The requirements of the Equal Credit Opportunity Act (ECOA) and its enforcing Regulation B are pretty well known.  After all, the ECOA is one of the original chapters of the Consumer Credit Protection Act, dating back to the 1960s.  

The rule is pretty straight forward:  Thou shall not discriminate against any applicant for consumer credit on the basis of race, color, religion, national origin, sex, marital status, age (provided he or she is of age to contract), or the exercise of rights under the consumer credit protection laws.

As of June 18, 2020, we have a new wrinkle.  That was the date that the U.S. Supreme Court handed down its decision in Bostock v. Clayton County, Georgia.  That case dealt with employment and civil rights, and held that an employer cannot discriminate against an employee based on sexual orientation or gender identification.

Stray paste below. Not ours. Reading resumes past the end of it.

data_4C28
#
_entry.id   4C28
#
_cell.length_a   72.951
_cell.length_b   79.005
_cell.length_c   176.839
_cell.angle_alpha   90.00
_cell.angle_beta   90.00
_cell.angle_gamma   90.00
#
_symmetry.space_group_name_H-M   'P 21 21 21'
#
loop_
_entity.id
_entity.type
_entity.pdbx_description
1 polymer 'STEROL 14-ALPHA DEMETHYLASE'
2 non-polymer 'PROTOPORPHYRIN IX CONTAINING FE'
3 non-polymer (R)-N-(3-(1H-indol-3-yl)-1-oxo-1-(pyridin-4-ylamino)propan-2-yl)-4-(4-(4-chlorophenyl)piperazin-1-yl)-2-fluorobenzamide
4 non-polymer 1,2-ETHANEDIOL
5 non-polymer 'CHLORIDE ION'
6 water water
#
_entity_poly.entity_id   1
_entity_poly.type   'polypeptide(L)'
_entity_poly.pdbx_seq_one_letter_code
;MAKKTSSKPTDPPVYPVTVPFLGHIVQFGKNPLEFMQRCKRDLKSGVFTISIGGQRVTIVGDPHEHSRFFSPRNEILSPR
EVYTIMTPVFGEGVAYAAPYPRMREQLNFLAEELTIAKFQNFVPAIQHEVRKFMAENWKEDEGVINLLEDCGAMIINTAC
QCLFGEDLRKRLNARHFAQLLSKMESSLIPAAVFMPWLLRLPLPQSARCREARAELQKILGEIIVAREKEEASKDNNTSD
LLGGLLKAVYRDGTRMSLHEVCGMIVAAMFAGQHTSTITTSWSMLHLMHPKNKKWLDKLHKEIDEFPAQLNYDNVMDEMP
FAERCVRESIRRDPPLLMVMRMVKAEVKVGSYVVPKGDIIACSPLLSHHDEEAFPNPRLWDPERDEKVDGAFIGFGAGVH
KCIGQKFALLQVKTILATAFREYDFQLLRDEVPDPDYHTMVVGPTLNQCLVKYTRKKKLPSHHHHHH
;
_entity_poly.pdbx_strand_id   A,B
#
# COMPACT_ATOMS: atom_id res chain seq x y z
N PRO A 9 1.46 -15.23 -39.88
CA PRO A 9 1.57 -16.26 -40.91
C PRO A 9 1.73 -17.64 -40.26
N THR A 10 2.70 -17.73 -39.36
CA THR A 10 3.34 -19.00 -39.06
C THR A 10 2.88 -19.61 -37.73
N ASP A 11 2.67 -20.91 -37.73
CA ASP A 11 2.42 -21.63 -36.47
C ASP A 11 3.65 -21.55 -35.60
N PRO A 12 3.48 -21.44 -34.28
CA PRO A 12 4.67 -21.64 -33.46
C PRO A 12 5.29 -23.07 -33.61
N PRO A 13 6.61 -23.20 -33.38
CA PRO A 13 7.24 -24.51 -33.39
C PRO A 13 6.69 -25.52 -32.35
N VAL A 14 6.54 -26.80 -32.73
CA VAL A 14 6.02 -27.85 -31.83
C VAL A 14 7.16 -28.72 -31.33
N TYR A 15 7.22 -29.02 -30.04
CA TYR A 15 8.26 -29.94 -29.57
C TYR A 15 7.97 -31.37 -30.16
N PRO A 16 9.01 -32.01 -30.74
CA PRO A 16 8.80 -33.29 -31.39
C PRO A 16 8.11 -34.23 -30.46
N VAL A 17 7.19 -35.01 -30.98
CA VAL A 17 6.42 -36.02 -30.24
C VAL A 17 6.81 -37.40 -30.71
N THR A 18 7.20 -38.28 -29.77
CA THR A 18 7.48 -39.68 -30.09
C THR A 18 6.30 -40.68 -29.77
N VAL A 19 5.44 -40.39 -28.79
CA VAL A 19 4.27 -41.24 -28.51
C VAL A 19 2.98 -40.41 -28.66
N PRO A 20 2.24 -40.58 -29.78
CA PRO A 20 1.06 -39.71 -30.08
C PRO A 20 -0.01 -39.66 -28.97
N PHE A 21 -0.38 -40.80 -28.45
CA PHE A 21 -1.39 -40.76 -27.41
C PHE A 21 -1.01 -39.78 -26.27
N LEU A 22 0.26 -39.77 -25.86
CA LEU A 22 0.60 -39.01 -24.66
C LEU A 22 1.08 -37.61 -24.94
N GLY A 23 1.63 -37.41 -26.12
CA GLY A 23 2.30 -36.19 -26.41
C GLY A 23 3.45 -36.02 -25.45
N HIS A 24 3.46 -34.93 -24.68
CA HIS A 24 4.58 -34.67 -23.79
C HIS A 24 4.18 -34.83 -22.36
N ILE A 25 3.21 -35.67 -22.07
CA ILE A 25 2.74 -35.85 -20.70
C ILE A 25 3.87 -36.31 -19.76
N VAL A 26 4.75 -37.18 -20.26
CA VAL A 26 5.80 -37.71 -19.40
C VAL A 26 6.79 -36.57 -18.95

Bostock was an employment case brought under Title VII of the Civil Rights Act of 1964.  It was not a case involving credit at all.  So, why am I writing about it?

I write about it because the concepts underlying credit extension law and employment law have long been recognized as shared.  So, it is certainly likely that any adverse credit extension decision based upon sexual orientation, will be just as unlawful under the ECOA’s prohibition of discrimination based upon sex, as it is under Title VII’s prohibition.

It would seem to be a questionable business decision for any consumer finance company or installment seller to turn down a good applicant based upon sexual orientation or gender identification anyway.   Now, not only might it be poor business, it is also likely to be unlawful.

Please note: This is the one hundred fourteenth blog in a series of Back to Basics blogs, in which relevant and resourceful information can be easily accessed by clicking here.